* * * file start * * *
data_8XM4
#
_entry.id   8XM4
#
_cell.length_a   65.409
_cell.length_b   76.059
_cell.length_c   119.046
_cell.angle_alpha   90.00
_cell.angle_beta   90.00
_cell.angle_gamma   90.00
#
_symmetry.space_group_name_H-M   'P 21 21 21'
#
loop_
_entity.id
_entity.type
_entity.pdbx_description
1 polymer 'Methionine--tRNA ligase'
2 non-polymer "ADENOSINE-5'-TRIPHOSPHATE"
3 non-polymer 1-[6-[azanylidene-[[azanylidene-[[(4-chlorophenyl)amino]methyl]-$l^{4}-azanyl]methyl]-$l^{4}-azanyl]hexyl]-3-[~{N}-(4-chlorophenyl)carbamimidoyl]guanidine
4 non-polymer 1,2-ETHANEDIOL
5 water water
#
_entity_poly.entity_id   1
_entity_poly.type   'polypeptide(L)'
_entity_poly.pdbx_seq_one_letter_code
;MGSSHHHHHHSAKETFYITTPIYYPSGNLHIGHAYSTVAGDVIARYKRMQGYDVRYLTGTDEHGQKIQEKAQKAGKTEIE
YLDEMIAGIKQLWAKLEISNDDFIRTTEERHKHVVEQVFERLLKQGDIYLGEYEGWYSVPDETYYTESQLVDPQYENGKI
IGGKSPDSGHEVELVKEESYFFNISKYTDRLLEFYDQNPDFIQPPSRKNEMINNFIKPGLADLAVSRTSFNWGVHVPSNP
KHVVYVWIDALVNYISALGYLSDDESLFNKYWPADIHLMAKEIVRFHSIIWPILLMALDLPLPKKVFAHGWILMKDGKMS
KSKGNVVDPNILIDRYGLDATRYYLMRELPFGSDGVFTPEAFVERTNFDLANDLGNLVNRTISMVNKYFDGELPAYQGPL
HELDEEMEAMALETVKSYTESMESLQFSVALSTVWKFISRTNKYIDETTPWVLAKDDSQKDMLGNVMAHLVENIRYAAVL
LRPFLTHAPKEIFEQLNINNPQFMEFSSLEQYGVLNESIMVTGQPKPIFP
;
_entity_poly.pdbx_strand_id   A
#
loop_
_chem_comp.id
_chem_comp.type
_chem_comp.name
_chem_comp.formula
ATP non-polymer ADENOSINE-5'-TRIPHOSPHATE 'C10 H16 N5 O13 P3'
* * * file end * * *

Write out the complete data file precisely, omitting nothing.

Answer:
data_8XM4
#
_entry.id   8XM4
#
_cell.length_a   65.409
_cell.length_b   76.059
_cell.length_c   119.046
_cell.angle_alpha   90.00
_cell.angle_beta   90.00
_cell.angle_gamma   90.00
#
_symmetry.space_group_name_H-M   'P 21 21 21'
#
loop_
_entity.id
_entity.type
_entity.pdbx_description
1 polymer 'Methionine--tRNA ligase'
2 non-polymer "ADENOSINE-5'-TRIPHOSPHATE"
3 non-polymer 1-[6-[azanylidene-[[azanylidene-[[(4-chlorophenyl)amino]methyl]-$l^{4}-azanyl]methyl]-$l^{4}-azanyl]hexyl]-3-[~{N}-(4-chlorophenyl)carbamimidoyl]guanidine
4 non-polymer 1,2-ETHANEDIOL
5 water water
#
_entity_poly.entity_id   1
_entity_poly.type   'polypeptide(L)'
_entity_poly.pdbx_seq_one_letter_code
;MGSSHHHHHHSAKETFYITTPIYYPSGNLHIGHAYSTVAGDVIARYKRMQGYDVRYLTGTDEHGQKIQEKAQKAGKTEIE
YLDEMIAGIKQLWAKLEISNDDFIRTTEERHKHVVEQVFERLLKQGDIYLGEYEGWYSVPDETYYTESQLVDPQYENGKI
IGGKSPDSGHEVELVKEESYFFNISKYTDRLLEFYDQNPDFIQPPSRKNEMINNFIKPGLADLAVSRTSFNWGVHVPSNP
KHVVYVWIDALVNYISALGYLSDDESLFNKYWPADIHLMAKEIVRFHSIIWPILLMALDLPLPKKVFAHGWILMKDGKMS
KSKGNVVDPNILIDRYGLDATRYYLMRELPFGSDGVFTPEAFVERTNFDLANDLGNLVNRTISMVNKYFDGELPAYQGPL
HELDEEMEAMALETVKSYTESMESLQFSVALSTVWKFISRTNKYIDETTPWVLAKDDSQKDMLGNVMAHLVENIRYAAVL
LRPFLTHAPKEIFEQLNINNPQFMEFSSLEQYGVLNESIMVTGQPKPIFP
;
_entity_poly.pdbx_strand_id   A
#
loop_
_chem_comp.id
_chem_comp.type
_chem_comp.name
_chem_comp.formula
ATP non-polymer ADENOSINE-5'-TRIPHOSPHATE 'C10 H16 N5 O13 P3'